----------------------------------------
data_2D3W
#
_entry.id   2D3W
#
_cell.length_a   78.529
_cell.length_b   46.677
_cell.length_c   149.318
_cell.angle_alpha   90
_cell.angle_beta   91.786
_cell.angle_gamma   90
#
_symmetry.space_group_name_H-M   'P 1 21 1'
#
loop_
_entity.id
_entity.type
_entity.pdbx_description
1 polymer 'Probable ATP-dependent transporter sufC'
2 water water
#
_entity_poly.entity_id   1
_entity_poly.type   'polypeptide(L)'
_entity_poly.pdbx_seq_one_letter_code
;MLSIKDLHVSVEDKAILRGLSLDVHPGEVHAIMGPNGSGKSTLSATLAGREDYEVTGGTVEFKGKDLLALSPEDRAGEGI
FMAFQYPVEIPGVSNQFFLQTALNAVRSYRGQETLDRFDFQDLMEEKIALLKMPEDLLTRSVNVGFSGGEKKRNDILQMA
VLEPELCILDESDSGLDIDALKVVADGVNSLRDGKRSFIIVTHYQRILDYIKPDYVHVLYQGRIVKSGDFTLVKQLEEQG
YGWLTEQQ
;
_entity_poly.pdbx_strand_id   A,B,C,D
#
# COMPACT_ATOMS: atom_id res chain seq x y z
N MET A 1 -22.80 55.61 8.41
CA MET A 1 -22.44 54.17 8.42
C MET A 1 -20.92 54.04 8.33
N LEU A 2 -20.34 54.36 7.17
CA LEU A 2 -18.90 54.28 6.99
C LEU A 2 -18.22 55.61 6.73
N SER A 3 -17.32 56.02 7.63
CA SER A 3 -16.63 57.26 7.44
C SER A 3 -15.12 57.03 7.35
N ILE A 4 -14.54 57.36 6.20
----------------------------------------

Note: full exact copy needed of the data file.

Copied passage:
data_2D3W
#
_entry.id   2D3W
#
_cell.length_a   78.529
_cell.length_b   46.677
_cell.length_c   149.318
_cell.angle_alpha   90
_cell.angle_beta   91.786
_cell.angle_gamma   90
#
_symmetry.space_group_name_H-M   'P 1 21 1'
#
loop_
_entity.id
_entity.type
_entity.pdbx_description
1 polymer 'Probable ATP-dependent transporter sufC'
2 water water
#
_entity_poly.entity_id   1
_entity_poly.type   'polypeptide(L)'
_entity_poly.pdbx_seq_one_letter_code
;MLSIKDLHVSVEDKAILRGLSLDVHPGEVHAIMGPNGSGKSTLSATLAGREDYEVTGGTVEFKGKDLLALSPEDRAGEGI
FMAFQYPVEIPGVSNQFFLQTALNAVRSYRGQETLDRFDFQDLMEEKIALLKMPEDLLTRSVNVGFSGGEKKRNDILQMA
VLEPELCILDESDSGLDIDALKVVADGVNSLRDGKRSFIIVTHYQRILDYIKPDYVHVLYQGRIVKSGDFTLVKQLEEQG
YGWLTEQQ
;
_entity_poly.pdbx_strand_id   A,B,C,D
#
# COMPACT_ATOMS: atom_id res chain seq x y z
N MET A 1 -22.80 55.61 8.41
CA MET A 1 -22.44 54.17 8.42
C MET A 1 -20.92 54.04 8.33
N LEU A 2 -20.34 54.36 7.17
CA LEU A 2 -18.90 54.28 6.99
C LEU A 2 -18.22 55.61 6.73
N SER A 3 -17.32 56.02 7.63
CA SER A 3 -16.63 57.26 7.44
C SER A 3 -15.12 57.03 7.35
N ILE A 4 -14.54 57.36 6.20